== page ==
The Balearic High Court is now adopting the stance of the Supreme Court in Madrid when it comes to sentencing immigrants who have committed crimes which carry a tariff of at least one year in prison. This is automatic expulsion from Spain.
The court in the Balearics has been guided by a European directive which established that expulsion should be considered on a case by case basis. This was especially so with cases where immigrants' situations in Spain are "regularised" with residency permissions. The high court was annulling expulsions in cases where the national government delegation in the Balearics was not giving weight to the time someone had been resident in Spain, whether they had family or not, and regardless of their employment circumstances or links with their country of origin.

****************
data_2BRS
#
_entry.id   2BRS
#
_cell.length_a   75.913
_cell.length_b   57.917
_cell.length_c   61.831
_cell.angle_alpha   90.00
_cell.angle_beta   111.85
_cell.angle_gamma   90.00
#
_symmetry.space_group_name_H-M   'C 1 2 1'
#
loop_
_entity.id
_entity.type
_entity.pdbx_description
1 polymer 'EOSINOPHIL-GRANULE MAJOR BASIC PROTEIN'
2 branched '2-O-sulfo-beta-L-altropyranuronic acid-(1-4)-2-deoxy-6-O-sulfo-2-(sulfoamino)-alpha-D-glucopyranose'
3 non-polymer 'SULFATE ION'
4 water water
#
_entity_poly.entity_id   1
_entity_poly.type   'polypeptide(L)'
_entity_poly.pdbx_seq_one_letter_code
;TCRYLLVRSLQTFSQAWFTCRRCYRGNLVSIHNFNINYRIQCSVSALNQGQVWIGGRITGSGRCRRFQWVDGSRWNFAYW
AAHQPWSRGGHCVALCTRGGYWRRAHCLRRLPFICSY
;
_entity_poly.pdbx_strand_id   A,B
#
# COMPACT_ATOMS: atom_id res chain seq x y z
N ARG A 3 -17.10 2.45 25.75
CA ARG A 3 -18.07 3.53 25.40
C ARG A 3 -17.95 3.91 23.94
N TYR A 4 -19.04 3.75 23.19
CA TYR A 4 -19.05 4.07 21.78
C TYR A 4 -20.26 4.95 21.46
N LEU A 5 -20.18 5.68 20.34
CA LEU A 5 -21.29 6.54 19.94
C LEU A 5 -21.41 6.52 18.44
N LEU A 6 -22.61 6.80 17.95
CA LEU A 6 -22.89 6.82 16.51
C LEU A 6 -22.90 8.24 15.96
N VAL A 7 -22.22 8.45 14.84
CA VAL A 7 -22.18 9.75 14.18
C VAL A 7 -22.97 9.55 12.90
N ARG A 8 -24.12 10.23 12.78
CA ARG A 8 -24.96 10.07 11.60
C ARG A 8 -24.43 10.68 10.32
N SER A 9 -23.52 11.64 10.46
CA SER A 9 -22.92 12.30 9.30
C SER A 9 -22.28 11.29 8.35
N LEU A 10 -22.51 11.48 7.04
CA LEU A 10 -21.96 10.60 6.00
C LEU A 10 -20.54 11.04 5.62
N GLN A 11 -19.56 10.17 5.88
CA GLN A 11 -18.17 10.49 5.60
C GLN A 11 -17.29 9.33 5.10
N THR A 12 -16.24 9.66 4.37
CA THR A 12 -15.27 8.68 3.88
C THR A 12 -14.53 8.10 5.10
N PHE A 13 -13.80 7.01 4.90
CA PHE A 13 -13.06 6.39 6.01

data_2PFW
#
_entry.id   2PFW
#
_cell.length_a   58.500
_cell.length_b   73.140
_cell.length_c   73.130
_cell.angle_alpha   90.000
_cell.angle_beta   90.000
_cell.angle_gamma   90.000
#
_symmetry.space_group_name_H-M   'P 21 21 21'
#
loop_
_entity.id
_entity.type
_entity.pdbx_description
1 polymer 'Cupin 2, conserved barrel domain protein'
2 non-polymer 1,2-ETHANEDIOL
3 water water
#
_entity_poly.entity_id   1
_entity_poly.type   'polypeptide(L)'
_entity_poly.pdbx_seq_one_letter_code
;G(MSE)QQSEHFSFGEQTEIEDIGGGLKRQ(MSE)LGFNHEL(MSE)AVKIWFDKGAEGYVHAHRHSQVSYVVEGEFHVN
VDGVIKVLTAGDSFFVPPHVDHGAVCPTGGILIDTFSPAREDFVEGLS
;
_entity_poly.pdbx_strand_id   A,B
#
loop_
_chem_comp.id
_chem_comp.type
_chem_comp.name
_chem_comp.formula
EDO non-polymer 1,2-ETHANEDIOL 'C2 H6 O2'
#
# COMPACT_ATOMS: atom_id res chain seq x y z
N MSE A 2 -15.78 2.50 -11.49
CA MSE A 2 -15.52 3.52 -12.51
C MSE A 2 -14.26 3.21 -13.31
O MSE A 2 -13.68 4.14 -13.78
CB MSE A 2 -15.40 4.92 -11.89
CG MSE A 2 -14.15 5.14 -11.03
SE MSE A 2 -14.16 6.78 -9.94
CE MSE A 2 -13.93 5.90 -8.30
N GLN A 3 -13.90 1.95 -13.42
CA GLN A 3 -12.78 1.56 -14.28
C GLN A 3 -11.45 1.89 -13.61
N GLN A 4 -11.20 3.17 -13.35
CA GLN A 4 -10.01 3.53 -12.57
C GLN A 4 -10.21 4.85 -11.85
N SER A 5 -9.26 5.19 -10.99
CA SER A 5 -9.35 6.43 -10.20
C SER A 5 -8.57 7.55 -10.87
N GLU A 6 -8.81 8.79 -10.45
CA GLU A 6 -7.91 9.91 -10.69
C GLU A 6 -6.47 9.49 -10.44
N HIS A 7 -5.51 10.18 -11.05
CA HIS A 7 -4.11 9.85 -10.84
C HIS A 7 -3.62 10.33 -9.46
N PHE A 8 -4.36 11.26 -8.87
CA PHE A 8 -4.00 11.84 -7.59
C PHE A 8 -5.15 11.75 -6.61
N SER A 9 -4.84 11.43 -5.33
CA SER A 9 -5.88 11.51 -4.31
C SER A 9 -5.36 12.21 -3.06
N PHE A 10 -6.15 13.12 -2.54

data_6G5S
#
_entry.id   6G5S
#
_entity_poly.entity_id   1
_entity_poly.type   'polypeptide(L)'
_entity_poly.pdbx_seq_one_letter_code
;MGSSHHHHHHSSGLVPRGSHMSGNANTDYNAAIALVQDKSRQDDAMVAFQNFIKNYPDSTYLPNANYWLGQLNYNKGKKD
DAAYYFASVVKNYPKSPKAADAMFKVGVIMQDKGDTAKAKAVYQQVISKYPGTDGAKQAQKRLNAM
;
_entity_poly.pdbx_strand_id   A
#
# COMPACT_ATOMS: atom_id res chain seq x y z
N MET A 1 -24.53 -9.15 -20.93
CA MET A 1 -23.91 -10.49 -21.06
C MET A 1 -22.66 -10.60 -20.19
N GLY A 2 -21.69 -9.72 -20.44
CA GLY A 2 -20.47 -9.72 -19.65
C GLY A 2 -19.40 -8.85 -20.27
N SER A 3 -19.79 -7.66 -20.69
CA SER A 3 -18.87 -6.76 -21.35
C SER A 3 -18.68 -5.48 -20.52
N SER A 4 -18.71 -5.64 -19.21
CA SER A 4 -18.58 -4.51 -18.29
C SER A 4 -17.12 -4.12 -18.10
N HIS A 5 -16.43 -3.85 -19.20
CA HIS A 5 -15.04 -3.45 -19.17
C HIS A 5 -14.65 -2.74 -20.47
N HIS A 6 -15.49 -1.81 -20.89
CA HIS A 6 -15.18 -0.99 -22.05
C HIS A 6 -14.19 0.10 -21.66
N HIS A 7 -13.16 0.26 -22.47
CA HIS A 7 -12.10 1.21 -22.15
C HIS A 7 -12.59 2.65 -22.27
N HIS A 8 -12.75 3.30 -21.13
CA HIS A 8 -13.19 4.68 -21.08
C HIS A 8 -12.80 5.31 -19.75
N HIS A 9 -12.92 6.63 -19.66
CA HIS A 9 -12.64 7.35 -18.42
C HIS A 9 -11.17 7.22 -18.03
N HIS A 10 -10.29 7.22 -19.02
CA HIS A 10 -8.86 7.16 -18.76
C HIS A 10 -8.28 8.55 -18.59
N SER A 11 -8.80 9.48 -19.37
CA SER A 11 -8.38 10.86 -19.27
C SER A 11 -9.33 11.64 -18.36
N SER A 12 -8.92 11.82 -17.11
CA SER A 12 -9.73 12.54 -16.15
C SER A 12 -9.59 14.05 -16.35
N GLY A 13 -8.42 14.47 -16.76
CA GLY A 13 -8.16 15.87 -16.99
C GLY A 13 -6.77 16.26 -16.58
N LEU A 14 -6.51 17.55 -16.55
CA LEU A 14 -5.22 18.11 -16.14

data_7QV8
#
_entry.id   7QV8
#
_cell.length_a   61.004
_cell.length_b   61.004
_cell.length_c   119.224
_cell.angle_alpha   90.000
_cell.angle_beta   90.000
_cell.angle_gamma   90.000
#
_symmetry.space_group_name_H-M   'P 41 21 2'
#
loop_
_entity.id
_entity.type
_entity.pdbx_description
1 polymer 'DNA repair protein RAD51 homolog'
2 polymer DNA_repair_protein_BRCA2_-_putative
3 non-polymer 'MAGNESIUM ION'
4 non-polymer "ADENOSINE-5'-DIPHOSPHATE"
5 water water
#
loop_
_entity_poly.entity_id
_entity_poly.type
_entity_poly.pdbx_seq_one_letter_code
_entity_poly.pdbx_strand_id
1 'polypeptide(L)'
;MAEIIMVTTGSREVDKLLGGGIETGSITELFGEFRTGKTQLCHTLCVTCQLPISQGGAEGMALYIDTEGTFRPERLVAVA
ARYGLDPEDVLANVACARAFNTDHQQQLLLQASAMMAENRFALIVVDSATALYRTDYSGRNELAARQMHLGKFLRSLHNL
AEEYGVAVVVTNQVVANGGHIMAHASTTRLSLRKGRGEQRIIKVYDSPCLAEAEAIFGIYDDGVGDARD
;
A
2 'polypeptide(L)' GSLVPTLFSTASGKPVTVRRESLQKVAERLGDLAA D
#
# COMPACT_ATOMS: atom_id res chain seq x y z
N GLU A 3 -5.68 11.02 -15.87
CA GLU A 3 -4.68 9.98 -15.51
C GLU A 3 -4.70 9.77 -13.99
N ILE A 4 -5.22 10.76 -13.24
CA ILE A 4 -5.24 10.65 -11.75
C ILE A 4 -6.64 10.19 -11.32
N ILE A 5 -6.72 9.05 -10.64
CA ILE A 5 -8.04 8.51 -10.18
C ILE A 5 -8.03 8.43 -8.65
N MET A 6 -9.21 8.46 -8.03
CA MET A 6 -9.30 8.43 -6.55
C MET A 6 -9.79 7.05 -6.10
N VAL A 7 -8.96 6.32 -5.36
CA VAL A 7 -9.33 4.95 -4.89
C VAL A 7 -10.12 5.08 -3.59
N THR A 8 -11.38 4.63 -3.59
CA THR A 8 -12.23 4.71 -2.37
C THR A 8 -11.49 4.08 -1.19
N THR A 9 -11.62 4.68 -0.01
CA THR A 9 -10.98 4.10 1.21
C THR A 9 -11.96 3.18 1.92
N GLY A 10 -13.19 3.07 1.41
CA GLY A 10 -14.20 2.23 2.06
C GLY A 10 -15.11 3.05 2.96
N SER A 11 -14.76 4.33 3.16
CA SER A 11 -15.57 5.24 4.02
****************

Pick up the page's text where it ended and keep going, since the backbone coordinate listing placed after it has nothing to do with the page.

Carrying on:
This is changing because the Supreme Court has taken the view that expulsion should be automatic where it is shown that a serious crime reflects a failure to adapt to Spanish society.
The first such case considered by the Balearic court has to do with a Moroccan who was sentenced to three years for drug trafficking. He had been living legally in Spain for ten years but was without family and had spent six years without employment. The national government delegation withdrew his residency permit, and he has been expelled from Spain and cannot return for four years.